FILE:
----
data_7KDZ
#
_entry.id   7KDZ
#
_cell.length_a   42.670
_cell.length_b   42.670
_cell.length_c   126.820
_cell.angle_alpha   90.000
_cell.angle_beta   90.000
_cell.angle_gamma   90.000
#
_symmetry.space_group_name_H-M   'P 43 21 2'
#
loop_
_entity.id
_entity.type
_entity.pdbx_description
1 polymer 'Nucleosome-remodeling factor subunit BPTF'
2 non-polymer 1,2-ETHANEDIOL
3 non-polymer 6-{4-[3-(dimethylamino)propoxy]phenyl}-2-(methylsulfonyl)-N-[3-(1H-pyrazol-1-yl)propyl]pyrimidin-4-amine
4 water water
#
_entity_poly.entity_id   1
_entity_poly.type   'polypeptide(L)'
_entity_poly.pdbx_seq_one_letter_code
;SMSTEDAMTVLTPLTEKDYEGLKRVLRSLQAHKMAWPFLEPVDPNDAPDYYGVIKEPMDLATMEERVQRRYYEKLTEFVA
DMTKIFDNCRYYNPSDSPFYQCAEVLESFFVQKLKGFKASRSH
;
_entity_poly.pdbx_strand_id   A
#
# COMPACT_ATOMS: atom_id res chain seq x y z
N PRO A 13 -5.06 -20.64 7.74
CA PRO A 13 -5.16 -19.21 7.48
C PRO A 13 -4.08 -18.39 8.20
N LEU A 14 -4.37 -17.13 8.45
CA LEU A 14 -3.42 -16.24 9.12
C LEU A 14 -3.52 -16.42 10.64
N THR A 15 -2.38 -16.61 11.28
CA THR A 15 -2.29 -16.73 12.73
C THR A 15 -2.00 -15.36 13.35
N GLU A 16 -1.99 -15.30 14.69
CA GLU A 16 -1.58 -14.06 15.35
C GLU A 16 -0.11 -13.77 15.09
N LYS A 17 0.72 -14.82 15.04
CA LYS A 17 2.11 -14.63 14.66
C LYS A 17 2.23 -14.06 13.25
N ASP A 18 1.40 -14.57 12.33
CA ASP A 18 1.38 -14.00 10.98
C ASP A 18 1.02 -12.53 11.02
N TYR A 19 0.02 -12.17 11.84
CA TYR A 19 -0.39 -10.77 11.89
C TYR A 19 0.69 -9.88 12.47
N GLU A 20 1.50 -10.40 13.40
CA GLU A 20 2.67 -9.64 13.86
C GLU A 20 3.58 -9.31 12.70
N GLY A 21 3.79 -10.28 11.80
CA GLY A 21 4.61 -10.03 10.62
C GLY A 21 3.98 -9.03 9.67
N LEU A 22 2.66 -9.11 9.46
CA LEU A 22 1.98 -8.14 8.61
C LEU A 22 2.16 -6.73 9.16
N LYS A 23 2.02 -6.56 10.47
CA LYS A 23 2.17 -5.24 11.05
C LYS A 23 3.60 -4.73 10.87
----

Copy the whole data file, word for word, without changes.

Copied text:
data_7KDZ
#
_entry.id   7KDZ
#
_cell.length_a   42.670
_cell.length_b   42.670
_cell.length_c   126.820
_cell.angle_alpha   90.000
_cell.angle_beta   90.000
_cell.angle_gamma   90.000
#
_symmetry.space_group_name_H-M   'P 43 21 2'
#
loop_
_entity.id
_entity.type
_entity.pdbx_description
1 polymer 'Nucleosome-remodeling factor subunit BPTF'
2 non-polymer 1,2-ETHANEDIOL
3 non-polymer 6-{4-[3-(dimethylamino)propoxy]phenyl}-2-(methylsulfonyl)-N-[3-(1H-pyrazol-1-yl)propyl]pyrimidin-4-amine
4 water water
#
_entity_poly.entity_id   1
_entity_poly.type   'polypeptide(L)'
_entity_poly.pdbx_seq_one_letter_code
;SMSTEDAMTVLTPLTEKDYEGLKRVLRSLQAHKMAWPFLEPVDPNDAPDYYGVIKEPMDLATMEERVQRRYYEKLTEFVA
DMTKIFDNCRYYNPSDSPFYQCAEVLESFFVQKLKGFKASRSH
;
_entity_poly.pdbx_strand_id   A
#
# COMPACT_ATOMS: atom_id res chain seq x y z
N PRO A 13 -5.06 -20.64 7.74
CA PRO A 13 -5.16 -19.21 7.48
C PRO A 13 -4.08 -18.39 8.20
N LEU A 14 -4.37 -17.13 8.45
CA LEU A 14 -3.42 -16.24 9.12
C LEU A 14 -3.52 -16.42 10.64
N THR A 15 -2.38 -16.61 11.28
CA THR A 15 -2.29 -16.73 12.73
C THR A 15 -2.00 -15.36 13.35
N GLU A 16 -1.99 -15.30 14.69
CA GLU A 16 -1.58 -14.06 15.35
C GLU A 16 -0.11 -13.77 15.09
N LYS A 17 0.72 -14.82 15.04
CA LYS A 17 2.11 -14.63 14.66
C LYS A 17 2.23 -14.06 13.25
N ASP A 18 1.40 -14.57 12.33
CA ASP A 18 1.38 -14.00 10.98
C ASP A 18 1.02 -12.53 11.02
N TYR A 19 0.02 -12.17 11.84
CA TYR A 19 -0.39 -10.77 11.89
C TYR A 19 0.69 -9.88 12.47
N GLU A 20 1.50 -10.40 13.40
CA GLU A 20 2.67 -9.64 13.86
C GLU A 20 3.58 -9.31 12.70
N GLY A 21 3.79 -10.28 11.80
CA GLY A 21 4.61 -10.03 10.62
C GLY A 21 3.98 -9.03 9.67
N LEU A 22 2.66 -9.11 9.46
CA LEU A 22 1.98 -8.14 8.61
C LEU A 22 2.16 -6.73 9.16
N LYS A 23 2.02 -6.56 10.47
CA LYS A 23 2.17 -5.24 11.05
C LYS A 23 3.60 -4.73 10.87